HSJ has uncovered further evidence of NHS-funded GP practices in prestigious institutions which are not accessible to ordinary members of the public.

Exclusive arrangements at Buckingham Palace and the fee-paying Westminster and Haileybury schools mean their staff and pupils are able to access bespoke on-site GP services, funded by the NHS.

The practices at Buckingham Palace and at the£26,000 a year Westminster school are able to deny access for the general public through a peculiar definition of their practice boundaries, which coincide precisely with the boundaries of the palace and the school respectively. Practices are only obliged to register patients who live within their boundaries.

Both practices are funded by Westminster primary care trust. They are primarily intended for use by resident staff at each of the premises. But a Department of Health spokeswoman said the practices could register other patients at their discretion. In the case of Westminster school, this includes fee-paying pupils.

The school practice has just 243 patients and the Buckingham Palace practice has 304. There are five other NHS GP practices within 0.6 miles of Buckingham Palace and four within that distance of Westminster school. Neither practice appears on the website NHS Choices, designed to give patients information about their local services.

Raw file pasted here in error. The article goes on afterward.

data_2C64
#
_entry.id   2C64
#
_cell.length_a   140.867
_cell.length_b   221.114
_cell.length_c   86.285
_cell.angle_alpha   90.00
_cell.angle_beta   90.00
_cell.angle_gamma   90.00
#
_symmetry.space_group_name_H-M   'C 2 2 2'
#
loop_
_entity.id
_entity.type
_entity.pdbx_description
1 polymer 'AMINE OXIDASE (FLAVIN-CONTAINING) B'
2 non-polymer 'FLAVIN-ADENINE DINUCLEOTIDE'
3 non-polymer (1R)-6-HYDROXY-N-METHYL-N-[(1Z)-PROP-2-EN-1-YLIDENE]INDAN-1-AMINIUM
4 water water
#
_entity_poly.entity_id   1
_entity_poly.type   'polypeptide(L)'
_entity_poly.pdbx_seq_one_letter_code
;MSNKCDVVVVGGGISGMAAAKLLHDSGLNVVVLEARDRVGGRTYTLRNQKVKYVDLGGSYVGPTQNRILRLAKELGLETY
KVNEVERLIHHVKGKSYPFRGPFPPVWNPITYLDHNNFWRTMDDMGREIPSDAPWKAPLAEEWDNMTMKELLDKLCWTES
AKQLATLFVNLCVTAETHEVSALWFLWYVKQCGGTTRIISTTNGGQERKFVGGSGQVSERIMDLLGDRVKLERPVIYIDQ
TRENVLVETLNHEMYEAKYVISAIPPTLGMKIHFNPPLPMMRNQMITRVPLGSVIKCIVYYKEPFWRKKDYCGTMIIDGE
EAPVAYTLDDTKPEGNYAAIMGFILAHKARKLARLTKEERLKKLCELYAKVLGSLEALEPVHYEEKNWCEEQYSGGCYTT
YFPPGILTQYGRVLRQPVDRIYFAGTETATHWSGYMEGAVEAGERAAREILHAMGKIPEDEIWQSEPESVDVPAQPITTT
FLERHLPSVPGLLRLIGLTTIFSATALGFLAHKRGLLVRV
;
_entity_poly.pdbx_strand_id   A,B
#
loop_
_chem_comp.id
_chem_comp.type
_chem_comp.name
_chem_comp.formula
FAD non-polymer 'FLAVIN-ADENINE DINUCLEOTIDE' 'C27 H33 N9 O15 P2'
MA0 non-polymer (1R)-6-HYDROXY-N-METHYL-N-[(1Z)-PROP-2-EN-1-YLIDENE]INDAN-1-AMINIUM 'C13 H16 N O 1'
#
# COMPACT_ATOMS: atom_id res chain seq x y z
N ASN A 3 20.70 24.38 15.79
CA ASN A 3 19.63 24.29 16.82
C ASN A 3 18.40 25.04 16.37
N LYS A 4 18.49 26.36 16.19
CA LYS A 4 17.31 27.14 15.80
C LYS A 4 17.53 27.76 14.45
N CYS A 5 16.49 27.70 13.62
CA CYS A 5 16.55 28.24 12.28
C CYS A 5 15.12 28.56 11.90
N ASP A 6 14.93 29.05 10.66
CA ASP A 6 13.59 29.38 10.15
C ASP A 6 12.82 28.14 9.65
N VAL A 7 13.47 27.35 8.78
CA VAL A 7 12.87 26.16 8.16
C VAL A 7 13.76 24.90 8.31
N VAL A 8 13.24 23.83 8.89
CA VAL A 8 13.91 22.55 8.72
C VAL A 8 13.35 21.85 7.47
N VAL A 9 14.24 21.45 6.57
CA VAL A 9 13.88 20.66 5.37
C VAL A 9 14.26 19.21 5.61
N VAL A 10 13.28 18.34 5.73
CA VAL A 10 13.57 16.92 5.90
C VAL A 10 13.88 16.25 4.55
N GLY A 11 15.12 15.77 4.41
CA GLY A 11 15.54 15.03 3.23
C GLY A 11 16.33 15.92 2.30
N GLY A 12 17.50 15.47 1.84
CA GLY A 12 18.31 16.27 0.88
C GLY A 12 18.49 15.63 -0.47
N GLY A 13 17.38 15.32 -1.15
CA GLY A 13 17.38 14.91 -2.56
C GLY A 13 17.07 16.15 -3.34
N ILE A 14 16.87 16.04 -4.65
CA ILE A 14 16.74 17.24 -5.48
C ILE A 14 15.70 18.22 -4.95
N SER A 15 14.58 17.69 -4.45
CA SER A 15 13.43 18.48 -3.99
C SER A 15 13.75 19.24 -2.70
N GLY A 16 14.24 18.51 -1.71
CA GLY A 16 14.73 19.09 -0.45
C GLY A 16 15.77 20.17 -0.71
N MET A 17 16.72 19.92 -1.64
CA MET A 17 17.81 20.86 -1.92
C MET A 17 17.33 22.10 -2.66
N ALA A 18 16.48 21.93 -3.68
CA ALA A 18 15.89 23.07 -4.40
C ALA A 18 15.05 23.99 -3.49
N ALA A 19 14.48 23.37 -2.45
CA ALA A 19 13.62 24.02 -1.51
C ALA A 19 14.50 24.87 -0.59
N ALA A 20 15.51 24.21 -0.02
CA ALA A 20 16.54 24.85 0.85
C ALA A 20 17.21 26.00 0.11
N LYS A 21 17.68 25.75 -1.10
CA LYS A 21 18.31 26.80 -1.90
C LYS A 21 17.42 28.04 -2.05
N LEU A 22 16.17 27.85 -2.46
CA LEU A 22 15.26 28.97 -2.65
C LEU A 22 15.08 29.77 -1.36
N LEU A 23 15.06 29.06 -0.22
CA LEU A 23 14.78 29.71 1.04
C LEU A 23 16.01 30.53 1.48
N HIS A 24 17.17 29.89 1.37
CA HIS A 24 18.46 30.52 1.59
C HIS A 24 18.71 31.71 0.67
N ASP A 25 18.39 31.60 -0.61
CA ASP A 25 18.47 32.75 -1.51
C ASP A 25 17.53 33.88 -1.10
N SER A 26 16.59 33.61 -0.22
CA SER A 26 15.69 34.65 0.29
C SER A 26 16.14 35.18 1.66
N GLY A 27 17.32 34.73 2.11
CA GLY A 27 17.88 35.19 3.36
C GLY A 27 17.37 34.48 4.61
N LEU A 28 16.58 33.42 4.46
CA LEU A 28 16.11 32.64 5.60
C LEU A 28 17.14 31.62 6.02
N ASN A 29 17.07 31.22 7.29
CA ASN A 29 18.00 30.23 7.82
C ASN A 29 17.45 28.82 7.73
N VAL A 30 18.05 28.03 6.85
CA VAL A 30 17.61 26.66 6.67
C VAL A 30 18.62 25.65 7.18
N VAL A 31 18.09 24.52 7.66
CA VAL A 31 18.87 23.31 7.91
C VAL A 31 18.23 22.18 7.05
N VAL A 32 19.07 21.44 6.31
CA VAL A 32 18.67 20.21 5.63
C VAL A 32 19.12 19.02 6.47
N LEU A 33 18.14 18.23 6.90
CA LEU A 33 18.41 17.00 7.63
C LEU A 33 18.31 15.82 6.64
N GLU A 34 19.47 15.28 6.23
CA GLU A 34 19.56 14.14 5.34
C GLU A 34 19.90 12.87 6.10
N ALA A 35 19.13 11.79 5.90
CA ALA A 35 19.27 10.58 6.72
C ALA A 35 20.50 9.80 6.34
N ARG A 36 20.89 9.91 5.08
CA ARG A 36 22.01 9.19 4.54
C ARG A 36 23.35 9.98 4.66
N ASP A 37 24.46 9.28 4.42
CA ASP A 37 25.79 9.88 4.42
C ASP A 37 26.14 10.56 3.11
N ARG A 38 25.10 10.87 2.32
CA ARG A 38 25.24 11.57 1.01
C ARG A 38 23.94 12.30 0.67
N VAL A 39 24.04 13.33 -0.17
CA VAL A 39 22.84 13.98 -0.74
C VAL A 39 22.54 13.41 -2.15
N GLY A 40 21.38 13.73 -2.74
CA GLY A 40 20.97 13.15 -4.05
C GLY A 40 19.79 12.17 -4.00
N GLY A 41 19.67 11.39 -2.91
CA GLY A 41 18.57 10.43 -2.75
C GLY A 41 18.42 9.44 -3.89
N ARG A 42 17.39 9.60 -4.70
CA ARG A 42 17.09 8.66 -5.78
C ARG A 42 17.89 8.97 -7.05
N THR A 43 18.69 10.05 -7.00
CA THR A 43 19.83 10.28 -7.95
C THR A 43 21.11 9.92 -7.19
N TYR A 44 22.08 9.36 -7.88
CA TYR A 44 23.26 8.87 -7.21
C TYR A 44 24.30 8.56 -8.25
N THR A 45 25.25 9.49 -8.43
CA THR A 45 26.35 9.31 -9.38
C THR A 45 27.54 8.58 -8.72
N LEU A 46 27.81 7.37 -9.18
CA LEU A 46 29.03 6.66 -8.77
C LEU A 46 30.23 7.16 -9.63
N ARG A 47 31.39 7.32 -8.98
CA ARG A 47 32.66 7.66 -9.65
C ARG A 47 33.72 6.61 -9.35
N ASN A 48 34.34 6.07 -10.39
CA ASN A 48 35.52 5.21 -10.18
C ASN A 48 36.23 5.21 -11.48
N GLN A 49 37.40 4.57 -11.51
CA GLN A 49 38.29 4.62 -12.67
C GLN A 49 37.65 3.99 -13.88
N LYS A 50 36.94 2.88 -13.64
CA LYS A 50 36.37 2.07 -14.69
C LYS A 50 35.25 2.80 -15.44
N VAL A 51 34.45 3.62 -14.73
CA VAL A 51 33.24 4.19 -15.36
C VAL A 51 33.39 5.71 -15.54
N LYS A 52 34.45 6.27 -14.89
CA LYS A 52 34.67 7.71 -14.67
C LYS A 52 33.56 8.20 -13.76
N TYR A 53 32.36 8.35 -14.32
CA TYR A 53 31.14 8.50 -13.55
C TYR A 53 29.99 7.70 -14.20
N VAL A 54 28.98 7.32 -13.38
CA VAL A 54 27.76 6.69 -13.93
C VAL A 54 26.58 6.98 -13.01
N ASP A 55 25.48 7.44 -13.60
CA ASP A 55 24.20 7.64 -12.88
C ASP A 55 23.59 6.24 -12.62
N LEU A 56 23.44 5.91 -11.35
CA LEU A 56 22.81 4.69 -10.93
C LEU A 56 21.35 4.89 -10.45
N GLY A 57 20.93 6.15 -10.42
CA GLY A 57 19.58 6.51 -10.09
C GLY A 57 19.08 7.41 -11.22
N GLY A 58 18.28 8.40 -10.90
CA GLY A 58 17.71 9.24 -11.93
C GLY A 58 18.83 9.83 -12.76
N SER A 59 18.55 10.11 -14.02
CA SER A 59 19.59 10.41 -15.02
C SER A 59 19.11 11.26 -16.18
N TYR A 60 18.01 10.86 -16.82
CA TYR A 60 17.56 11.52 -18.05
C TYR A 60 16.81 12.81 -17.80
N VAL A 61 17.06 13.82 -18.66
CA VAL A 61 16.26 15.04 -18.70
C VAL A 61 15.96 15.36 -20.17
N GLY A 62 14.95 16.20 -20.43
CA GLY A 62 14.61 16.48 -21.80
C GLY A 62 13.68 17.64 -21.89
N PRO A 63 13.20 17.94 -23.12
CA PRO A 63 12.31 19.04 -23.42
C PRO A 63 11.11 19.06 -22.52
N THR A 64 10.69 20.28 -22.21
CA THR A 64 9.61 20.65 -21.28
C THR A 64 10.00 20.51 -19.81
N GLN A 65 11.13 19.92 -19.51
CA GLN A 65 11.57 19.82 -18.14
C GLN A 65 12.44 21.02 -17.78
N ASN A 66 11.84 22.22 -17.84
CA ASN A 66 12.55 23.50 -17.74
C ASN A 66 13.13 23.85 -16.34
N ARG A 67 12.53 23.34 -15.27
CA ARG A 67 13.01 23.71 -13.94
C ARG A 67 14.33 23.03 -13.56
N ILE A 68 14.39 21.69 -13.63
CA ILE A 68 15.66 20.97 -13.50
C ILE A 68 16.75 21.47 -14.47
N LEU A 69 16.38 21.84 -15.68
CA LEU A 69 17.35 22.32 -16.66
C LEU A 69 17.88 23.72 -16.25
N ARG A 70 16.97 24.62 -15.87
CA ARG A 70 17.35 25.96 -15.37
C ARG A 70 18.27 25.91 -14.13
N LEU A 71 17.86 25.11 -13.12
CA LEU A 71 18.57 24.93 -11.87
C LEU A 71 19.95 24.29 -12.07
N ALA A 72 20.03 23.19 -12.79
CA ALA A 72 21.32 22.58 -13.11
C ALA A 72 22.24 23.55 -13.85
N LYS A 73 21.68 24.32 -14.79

The practice at the£24,000 a year Haileybury school in Hertfordshire does appear on NHS Choices, but a receptionist told HSJ that only patients "with a connection to the school" could register. A spokeswoman for East and North Hertfordshire primary care trust confirmed this.

The practice has around 800 patients, compared with the average in England of 6,400.

HSJ also discovered information which reveals that the payments each practice receives from its PCT for offering basic patient services are far higher than the national average of£63 per patient. The Buckingham Palace practice received the equivalent of£113 per patient in 2007-08 and is run by the Queen's private GP Timothy Evans. The Westminster school practice received£94 and Haileybury school practice received£73.

The practices benefit from the minimum practice income guarantee, which bases income on historic earnings as opposed to the patient need allocation formula.

Labour MP Andrew MacKinlay said he had made several attempts to ask questions in the Commons about the status of the Buckingham Palace practice, but that parliamentary "deference" meant these had been blocked until HSJ exposed the practice last month.

"It's indefensible that there is... an exclusive GP practice for the royal household. But it's outrageous that they should benefit from the minimum practice income guarantee. That's taking it to absurd proportions," he added.